Tucked away on the other side of the road, away from the glare of Science, Maths and the ever watchful eye of Senior Management, is Gilray.
Some students may spend their entire time at Johnnie's without ever heading over to where the grass really is greener, so just in case you were wondering Gilray is the home to Geography, Economics, a whole heap of Learning Support and of course the spiritual home of all things Social Studies.
With Peter McCall taking up the reigns of acting Head of Social Studies this year and Andrew Karlsberg coming in for Geography there have been a few changes in 2018 with more to follow in 2019...
So what is Social Studies?
Social Studies is a combination of a number of different subjects with a focus on understanding the world around us and how societies work and how people interact. Social Studies is approached in numerous different ways from one school to another but more often than not incorporates elements of History, Geography, and Citizenship. Year nine students tackle topics such as ‘Leadership and Government’ where we teach them about different forms of Government and how our system works, and why it needs to work. The study of ‘Migration’ lets us tackle the waves of migration to New Zealand, our History and how migrations continue to affect us today and will in the future. Year ten boys take on topics such as ‘Human Rights’, ‘Sustainability’ and the ever popular ‘Treaty of Waitangi’. Anything is up for discussion in Social Studies as long as it gets boys thinking out of their own little boxes.
Seniors often look back at Social Studies fondly as the subject where they go to talk about what was happening in the here and now and this is something I think Most Geographers and Historians especially are rather proud off, anything that gets boys thinking about anything other than themselves is always a plus.
So what about Geography?
Geo is a funny old subject; it’s what I say to bemused parents at open evenings, It’s a subject with an identity crisis. When done well it is both a Science and Humanity. Physical Geography requires a good grip on all kinds of science from geology to hydrology or perhaps better explained as to how are rocks formed and how can water break stuff? On the Cultural side of Geography we are interested in how we interact with our Environment, The effects of Tourism on Queenstown or the effects of flooding on South Dunedin to people and our economy. In turn, we can't really understand the flooding unless we understand the science which takes us full circle back to our Physical Geography and studies of Meteorology, Climatology and Coastal Erosion. In short, Geography offers a little something for everyone and can open a lot of doors for future study. This year alone the boys have tackled everything from Glaciers to Beaches, Freedom Campers to Ed Sheeran, from Sheep and Beef farms to Murder rates in Chicago... I really can’t think of another subject that offers such diverse content.
So what have the Geography been up to in 2018:
Field trips mark the highlight of the Geographical school year and the ever popular level 2 field trip to Mount Cook, and the renewal of the Level 3 trip to Queenstown was no exception. Twenty-odd Year 12 boys headed up to Mount Cook in term two, and we're blessed with great weather for both the journey there and back, in fact, the weather was only against us on the one day we planned to carry out most of our Geography.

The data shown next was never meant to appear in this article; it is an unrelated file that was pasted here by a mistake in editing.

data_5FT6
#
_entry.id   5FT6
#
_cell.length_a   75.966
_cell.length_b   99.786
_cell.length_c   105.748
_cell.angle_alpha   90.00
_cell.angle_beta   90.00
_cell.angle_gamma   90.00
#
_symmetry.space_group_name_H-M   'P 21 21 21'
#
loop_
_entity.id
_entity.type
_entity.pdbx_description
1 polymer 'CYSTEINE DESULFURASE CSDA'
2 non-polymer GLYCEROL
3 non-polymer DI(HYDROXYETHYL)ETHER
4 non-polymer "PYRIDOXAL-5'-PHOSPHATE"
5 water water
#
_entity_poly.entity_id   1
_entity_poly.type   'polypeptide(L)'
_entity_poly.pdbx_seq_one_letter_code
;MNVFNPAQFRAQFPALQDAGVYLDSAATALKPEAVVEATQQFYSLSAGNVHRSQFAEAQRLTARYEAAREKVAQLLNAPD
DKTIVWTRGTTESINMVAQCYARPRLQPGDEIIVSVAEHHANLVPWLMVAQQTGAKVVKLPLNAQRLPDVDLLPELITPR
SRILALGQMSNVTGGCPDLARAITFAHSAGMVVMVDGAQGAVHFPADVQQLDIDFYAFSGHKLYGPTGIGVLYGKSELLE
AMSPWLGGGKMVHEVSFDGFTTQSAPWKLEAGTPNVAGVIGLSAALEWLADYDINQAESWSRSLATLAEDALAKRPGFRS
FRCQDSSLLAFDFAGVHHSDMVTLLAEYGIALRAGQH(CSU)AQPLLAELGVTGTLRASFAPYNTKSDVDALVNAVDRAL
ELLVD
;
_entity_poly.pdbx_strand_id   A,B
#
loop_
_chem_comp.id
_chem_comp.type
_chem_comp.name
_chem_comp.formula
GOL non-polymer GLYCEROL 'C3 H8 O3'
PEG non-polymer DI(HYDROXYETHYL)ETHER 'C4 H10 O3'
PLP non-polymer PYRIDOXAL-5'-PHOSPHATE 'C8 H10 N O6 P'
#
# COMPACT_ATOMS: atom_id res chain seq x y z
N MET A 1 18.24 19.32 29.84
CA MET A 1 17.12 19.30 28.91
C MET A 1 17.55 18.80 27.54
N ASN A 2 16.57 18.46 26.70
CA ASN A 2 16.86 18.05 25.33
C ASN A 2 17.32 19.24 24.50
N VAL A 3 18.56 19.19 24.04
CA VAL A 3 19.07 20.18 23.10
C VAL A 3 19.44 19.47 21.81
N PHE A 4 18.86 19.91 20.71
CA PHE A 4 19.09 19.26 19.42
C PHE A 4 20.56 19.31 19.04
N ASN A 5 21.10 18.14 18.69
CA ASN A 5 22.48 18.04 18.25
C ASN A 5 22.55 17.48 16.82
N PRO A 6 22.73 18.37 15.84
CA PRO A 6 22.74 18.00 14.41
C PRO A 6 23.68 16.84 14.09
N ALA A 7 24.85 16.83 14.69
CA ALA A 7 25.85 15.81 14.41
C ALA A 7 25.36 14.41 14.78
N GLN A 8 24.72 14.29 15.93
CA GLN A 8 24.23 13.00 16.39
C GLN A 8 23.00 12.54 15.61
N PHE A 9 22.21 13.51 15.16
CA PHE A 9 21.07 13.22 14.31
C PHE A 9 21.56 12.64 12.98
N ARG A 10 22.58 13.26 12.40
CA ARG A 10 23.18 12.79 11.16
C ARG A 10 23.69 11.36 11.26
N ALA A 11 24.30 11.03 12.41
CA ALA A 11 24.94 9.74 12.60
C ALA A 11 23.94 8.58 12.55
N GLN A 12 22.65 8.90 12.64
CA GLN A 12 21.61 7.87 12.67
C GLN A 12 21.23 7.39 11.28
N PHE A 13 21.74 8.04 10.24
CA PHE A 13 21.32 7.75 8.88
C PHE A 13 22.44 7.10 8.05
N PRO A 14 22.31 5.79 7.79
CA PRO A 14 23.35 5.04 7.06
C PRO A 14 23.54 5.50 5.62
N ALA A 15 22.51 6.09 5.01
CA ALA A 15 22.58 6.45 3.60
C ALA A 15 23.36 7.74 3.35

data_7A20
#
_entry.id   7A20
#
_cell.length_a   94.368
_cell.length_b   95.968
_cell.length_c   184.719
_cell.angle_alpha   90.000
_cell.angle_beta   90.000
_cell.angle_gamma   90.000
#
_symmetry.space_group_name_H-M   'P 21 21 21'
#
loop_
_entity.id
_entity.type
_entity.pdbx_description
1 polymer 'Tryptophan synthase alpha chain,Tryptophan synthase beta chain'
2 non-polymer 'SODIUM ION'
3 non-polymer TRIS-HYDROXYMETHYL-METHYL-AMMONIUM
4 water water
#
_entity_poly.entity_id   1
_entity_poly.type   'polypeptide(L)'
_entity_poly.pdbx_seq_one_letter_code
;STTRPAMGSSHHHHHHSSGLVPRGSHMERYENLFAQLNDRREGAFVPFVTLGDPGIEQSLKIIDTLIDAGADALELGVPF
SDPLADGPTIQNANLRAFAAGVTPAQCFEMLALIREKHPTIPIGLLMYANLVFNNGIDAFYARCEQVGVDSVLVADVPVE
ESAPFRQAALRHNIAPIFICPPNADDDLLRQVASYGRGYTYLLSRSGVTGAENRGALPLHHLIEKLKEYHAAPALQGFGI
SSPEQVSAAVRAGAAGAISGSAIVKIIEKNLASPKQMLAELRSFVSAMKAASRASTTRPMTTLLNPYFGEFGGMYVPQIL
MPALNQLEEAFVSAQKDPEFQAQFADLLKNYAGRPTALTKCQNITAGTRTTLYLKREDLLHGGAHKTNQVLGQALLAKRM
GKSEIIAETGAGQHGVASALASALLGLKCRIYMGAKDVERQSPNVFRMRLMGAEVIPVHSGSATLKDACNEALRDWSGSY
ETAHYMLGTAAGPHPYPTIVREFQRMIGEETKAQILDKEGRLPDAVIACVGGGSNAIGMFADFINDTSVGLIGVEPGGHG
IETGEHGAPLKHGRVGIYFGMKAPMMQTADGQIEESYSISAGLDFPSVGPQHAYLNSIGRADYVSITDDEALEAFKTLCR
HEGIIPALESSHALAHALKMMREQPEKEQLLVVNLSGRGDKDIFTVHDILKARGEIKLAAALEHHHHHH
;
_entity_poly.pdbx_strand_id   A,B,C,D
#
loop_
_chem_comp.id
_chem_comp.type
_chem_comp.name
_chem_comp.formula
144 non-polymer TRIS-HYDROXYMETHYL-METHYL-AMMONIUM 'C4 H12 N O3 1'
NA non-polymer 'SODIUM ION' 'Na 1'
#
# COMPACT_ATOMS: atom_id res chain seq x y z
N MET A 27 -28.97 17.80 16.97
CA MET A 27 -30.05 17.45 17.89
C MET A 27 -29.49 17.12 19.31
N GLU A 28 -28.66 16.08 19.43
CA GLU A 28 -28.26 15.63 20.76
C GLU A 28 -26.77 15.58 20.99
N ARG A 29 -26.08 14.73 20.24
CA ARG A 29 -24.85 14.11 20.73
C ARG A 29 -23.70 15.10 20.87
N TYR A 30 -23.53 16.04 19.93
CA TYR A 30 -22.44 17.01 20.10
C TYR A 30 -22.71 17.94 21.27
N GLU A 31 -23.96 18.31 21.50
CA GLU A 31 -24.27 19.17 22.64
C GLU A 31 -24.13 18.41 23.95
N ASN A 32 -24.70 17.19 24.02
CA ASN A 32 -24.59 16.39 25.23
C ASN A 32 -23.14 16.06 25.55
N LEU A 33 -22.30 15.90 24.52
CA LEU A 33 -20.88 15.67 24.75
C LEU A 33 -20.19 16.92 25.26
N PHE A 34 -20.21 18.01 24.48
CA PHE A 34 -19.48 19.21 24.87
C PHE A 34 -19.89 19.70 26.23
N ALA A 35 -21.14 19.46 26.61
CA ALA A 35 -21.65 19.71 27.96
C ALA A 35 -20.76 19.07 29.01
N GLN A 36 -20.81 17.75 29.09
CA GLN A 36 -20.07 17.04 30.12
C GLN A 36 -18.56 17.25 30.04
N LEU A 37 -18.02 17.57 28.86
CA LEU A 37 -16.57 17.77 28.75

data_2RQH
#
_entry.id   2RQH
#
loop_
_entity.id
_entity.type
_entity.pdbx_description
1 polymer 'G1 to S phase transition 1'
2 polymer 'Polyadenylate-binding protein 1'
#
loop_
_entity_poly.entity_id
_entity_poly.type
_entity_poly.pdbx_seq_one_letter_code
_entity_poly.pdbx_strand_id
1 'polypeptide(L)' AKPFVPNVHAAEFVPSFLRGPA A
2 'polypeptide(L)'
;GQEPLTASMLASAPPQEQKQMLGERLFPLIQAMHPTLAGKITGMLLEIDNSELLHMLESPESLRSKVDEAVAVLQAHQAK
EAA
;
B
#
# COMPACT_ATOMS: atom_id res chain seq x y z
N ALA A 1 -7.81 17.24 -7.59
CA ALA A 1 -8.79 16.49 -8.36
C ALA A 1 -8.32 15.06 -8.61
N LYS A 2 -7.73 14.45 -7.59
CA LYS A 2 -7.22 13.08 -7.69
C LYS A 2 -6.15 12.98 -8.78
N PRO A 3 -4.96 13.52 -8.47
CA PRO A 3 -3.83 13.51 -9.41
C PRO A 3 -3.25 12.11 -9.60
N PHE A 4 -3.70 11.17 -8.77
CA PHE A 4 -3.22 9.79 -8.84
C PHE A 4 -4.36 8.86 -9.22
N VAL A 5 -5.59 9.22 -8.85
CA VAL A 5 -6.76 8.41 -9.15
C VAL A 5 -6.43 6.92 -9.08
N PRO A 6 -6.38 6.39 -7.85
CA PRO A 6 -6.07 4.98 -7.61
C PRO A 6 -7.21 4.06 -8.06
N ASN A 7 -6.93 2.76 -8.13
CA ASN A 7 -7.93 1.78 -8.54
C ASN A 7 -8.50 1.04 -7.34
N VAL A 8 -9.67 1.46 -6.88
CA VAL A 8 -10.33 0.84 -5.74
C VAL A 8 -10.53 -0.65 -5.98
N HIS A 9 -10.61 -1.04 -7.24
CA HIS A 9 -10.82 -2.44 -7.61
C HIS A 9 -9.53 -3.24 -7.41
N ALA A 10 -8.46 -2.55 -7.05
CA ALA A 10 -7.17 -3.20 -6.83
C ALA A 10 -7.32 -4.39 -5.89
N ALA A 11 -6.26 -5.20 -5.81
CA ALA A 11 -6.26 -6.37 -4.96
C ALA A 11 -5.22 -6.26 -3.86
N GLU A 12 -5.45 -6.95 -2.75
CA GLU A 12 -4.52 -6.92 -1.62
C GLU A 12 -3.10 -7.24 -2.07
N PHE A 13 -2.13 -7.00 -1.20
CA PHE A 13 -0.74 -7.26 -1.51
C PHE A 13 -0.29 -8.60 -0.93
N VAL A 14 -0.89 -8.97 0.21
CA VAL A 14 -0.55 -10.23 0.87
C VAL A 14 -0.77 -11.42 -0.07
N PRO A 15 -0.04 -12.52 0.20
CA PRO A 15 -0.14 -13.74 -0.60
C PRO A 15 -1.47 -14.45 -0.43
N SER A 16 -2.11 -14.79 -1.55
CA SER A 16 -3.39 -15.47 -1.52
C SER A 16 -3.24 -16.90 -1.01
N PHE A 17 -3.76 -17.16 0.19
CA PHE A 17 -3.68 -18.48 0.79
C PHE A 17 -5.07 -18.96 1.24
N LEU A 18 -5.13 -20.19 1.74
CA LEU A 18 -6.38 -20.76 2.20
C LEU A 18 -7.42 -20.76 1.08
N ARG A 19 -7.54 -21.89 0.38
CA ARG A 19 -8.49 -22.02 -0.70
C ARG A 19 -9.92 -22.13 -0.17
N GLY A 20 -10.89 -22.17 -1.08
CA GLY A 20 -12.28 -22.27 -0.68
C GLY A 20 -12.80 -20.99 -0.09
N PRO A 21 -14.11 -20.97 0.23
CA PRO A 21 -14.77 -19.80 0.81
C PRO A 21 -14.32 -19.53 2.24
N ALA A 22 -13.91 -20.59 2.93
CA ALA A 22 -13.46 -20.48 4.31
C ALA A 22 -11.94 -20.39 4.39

Not to be daunted by sleeting rain and snow the brave boys of level two Geo tackled the effluent ponds and recycling centre of Mount Cook with only the occasional moan and groan every few minutes or so. On the plus side, the happy coincidence that we shared the YHA with Saint Hilda's College offered both boys and staff alike two evenings of camp like shenanigan form which this teacher is still recovering. Highlights, apart from the Geography, of course, included the sighting of Renaissance man Tom Johnstone lovingly handcrafting bite size pikelets to hand around the Hildy's girls and Patrick Wilson-Stewarts record-breaking sit-in of the hostel Sauna while fully dressed.
For the Year 13 boys, the reinstatement of the Tourism Case study in Queenstown was their constant focus throughout terms one and two, and after constant badgering, which is odd in a country without badgers Mr Karlsberg gave in to request if only to shut of Jake Wilsman and Tyler Wilden. The enthusiasm of the boys was tempered only by the discovery that they would be staying at the Southland Ski lodge on Coronet Peak and in fact nowhere near the party centre of Queenstown itself. From a study perspective, the trip was a great success with boys meeting with QLDC, visiting Millbrook Resort where Paddy Baxter kindly talked us through the development and some of the mind-boggling figures involved in the property market of Queenstown. Meetings with Ski NZ and a day in lieu of travel spent skiing made for a very successful trip that will most definitely be up for consideration again next year.
Social Studies and Geography are subjects that never really sit still so watch this space as we head into 2019.